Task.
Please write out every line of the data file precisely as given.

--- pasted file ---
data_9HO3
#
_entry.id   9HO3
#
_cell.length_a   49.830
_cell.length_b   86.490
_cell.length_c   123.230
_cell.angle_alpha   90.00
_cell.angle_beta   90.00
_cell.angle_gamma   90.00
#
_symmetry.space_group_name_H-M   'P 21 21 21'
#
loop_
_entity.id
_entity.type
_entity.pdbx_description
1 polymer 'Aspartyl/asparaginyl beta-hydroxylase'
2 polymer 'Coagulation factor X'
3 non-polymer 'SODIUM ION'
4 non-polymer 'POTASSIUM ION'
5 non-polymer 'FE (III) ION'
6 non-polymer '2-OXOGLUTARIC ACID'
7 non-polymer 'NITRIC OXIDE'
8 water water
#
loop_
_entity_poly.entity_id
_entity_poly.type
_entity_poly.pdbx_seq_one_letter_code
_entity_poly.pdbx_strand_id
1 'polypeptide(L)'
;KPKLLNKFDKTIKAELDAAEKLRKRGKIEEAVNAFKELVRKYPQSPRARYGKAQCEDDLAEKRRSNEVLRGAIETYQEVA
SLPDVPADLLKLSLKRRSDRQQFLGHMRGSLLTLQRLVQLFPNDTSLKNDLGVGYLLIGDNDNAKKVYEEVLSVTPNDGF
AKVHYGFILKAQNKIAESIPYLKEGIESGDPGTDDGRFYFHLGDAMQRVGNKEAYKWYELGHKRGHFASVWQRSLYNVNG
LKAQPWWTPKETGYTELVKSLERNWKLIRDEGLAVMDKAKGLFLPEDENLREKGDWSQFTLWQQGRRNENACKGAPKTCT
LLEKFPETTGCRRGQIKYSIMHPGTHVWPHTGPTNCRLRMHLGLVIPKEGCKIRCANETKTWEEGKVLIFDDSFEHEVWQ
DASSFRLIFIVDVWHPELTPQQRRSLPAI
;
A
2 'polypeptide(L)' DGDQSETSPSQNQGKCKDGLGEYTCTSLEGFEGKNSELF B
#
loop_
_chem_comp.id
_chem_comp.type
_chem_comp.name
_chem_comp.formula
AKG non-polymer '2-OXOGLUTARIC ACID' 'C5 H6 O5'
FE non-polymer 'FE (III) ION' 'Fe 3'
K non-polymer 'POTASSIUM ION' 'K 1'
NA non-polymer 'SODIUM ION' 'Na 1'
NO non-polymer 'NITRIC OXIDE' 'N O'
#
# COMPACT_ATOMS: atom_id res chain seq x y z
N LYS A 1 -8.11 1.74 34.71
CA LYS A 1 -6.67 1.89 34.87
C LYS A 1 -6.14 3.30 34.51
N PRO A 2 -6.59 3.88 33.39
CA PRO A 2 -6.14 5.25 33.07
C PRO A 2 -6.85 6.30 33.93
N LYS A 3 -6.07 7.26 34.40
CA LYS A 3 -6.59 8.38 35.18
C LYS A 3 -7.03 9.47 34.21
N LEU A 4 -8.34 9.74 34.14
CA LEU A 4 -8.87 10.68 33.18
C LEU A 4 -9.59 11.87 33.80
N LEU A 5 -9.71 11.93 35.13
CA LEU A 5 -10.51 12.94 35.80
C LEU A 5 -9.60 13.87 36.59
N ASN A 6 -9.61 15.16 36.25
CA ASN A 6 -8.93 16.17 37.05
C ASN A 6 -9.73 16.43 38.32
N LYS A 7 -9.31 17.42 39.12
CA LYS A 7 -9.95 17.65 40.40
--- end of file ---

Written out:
data_9HO3
#
_entry.id   9HO3
#
_cell.length_a   49.830
_cell.length_b   86.490
_cell.length_c   123.230
_cell.angle_alpha   90.00
_cell.angle_beta   90.00
_cell.angle_gamma   90.00
#
_symmetry.space_group_name_H-M   'P 21 21 21'
#
loop_
_entity.id
_entity.type
_entity.pdbx_description
1 polymer 'Aspartyl/asparaginyl beta-hydroxylase'
2 polymer 'Coagulation factor X'
3 non-polymer 'SODIUM ION'
4 non-polymer 'POTASSIUM ION'
5 non-polymer 'FE (III) ION'
6 non-polymer '2-OXOGLUTARIC ACID'
7 non-polymer 'NITRIC OXIDE'
8 water water
#
loop_
_entity_poly.entity_id
_entity_poly.type
_entity_poly.pdbx_seq_one_letter_code
_entity_poly.pdbx_strand_id
1 'polypeptide(L)'
;KPKLLNKFDKTIKAELDAAEKLRKRGKIEEAVNAFKELVRKYPQSPRARYGKAQCEDDLAEKRRSNEVLRGAIETYQEVA
SLPDVPADLLKLSLKRRSDRQQFLGHMRGSLLTLQRLVQLFPNDTSLKNDLGVGYLLIGDNDNAKKVYEEVLSVTPNDGF
AKVHYGFILKAQNKIAESIPYLKEGIESGDPGTDDGRFYFHLGDAMQRVGNKEAYKWYELGHKRGHFASVWQRSLYNVNG
LKAQPWWTPKETGYTELVKSLERNWKLIRDEGLAVMDKAKGLFLPEDENLREKGDWSQFTLWQQGRRNENACKGAPKTCT
LLEKFPETTGCRRGQIKYSIMHPGTHVWPHTGPTNCRLRMHLGLVIPKEGCKIRCANETKTWEEGKVLIFDDSFEHEVWQ
DASSFRLIFIVDVWHPELTPQQRRSLPAI
;
A
2 'polypeptide(L)' DGDQSETSPSQNQGKCKDGLGEYTCTSLEGFEGKNSELF B
#
loop_
_chem_comp.id
_chem_comp.type
_chem_comp.name
_chem_comp.formula
AKG non-polymer '2-OXOGLUTARIC ACID' 'C5 H6 O5'
FE non-polymer 'FE (III) ION' 'Fe 3'
K non-polymer 'POTASSIUM ION' 'K 1'
NA non-polymer 'SODIUM ION' 'Na 1'
NO non-polymer 'NITRIC OXIDE' 'N O'
#
# COMPACT_ATOMS: atom_id res chain seq x y z
N LYS A 1 -8.11 1.74 34.71
CA LYS A 1 -6.67 1.89 34.87
C LYS A 1 -6.14 3.30 34.51
N PRO A 2 -6.59 3.88 33.39
CA PRO A 2 -6.14 5.25 33.07
C PRO A 2 -6.85 6.30 33.93
N LYS A 3 -6.07 7.26 34.40
CA LYS A 3 -6.59 8.38 35.18
C LYS A 3 -7.03 9.47 34.21
N LEU A 4 -8.34 9.74 34.14
CA LEU A 4 -8.87 10.68 33.18
C LEU A 4 -9.59 11.87 33.80
N LEU A 5 -9.71 11.93 35.13
CA LEU A 5 -10.51 12.94 35.80
C LEU A 5 -9.60 13.87 36.59
N ASN A 6 -9.61 15.16 36.25
CA ASN A 6 -8.93 16.17 37.05
C ASN A 6 -9.73 16.43 38.32
N LYS A 7 -9.31 17.42 39.12
CA LYS A 7 -9.95 17.65 40.40